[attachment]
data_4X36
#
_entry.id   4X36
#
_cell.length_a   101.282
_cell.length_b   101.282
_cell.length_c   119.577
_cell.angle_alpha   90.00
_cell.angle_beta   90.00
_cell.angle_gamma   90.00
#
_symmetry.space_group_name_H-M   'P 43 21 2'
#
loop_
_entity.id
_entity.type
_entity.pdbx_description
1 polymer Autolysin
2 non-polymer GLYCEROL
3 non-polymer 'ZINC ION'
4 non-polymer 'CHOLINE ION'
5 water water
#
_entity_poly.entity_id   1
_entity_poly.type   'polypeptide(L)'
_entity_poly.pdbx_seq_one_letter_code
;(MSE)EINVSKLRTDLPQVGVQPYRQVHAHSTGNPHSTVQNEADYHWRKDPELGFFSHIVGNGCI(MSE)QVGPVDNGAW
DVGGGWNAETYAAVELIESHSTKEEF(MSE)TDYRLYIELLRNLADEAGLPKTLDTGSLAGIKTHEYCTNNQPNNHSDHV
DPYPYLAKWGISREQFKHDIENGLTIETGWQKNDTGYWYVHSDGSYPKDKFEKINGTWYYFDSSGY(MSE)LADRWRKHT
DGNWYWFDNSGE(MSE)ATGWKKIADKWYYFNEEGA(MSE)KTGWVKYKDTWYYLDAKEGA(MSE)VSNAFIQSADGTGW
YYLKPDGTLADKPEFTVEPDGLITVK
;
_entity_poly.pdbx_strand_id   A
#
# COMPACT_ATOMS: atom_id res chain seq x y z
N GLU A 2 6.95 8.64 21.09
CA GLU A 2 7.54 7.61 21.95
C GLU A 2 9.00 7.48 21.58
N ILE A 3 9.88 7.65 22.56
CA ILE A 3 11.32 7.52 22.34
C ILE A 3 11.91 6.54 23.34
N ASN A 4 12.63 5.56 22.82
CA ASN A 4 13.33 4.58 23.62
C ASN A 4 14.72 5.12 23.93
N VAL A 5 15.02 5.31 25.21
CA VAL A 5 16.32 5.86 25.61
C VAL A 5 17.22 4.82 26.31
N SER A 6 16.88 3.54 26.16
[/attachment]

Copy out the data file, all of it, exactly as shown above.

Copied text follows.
data_4X36
#
_entry.id   4X36
#
_cell.length_a   101.282
_cell.length_b   101.282
_cell.length_c   119.577
_cell.angle_alpha   90.00
_cell.angle_beta   90.00
_cell.angle_gamma   90.00
#
_symmetry.space_group_name_H-M   'P 43 21 2'
#
loop_
_entity.id
_entity.type
_entity.pdbx_description
1 polymer Autolysin
2 non-polymer GLYCEROL
3 non-polymer 'ZINC ION'
4 non-polymer 'CHOLINE ION'
5 water water
#
_entity_poly.entity_id   1
_entity_poly.type   'polypeptide(L)'
_entity_poly.pdbx_seq_one_letter_code
;(MSE)EINVSKLRTDLPQVGVQPYRQVHAHSTGNPHSTVQNEADYHWRKDPELGFFSHIVGNGCI(MSE)QVGPVDNGAW
DVGGGWNAETYAAVELIESHSTKEEF(MSE)TDYRLYIELLRNLADEAGLPKTLDTGSLAGIKTHEYCTNNQPNNHSDHV
DPYPYLAKWGISREQFKHDIENGLTIETGWQKNDTGYWYVHSDGSYPKDKFEKINGTWYYFDSSGY(MSE)LADRWRKHT
DGNWYWFDNSGE(MSE)ATGWKKIADKWYYFNEEGA(MSE)KTGWVKYKDTWYYLDAKEGA(MSE)VSNAFIQSADGTGW
YYLKPDGTLADKPEFTVEPDGLITVK
;
_entity_poly.pdbx_strand_id   A
#
# COMPACT_ATOMS: atom_id res chain seq x y z
N GLU A 2 6.95 8.64 21.09
CA GLU A 2 7.54 7.61 21.95
C GLU A 2 9.00 7.48 21.58
N ILE A 3 9.88 7.65 22.56
CA ILE A 3 11.32 7.52 22.34
C ILE A 3 11.91 6.54 23.34
N ASN A 4 12.63 5.56 22.82
CA ASN A 4 13.33 4.58 23.62
C ASN A 4 14.72 5.12 23.93
N VAL A 5 15.02 5.31 25.21
CA VAL A 5 16.32 5.86 25.61
C VAL A 5 17.22 4.82 26.31
N SER A 6 16.88 3.54 26.16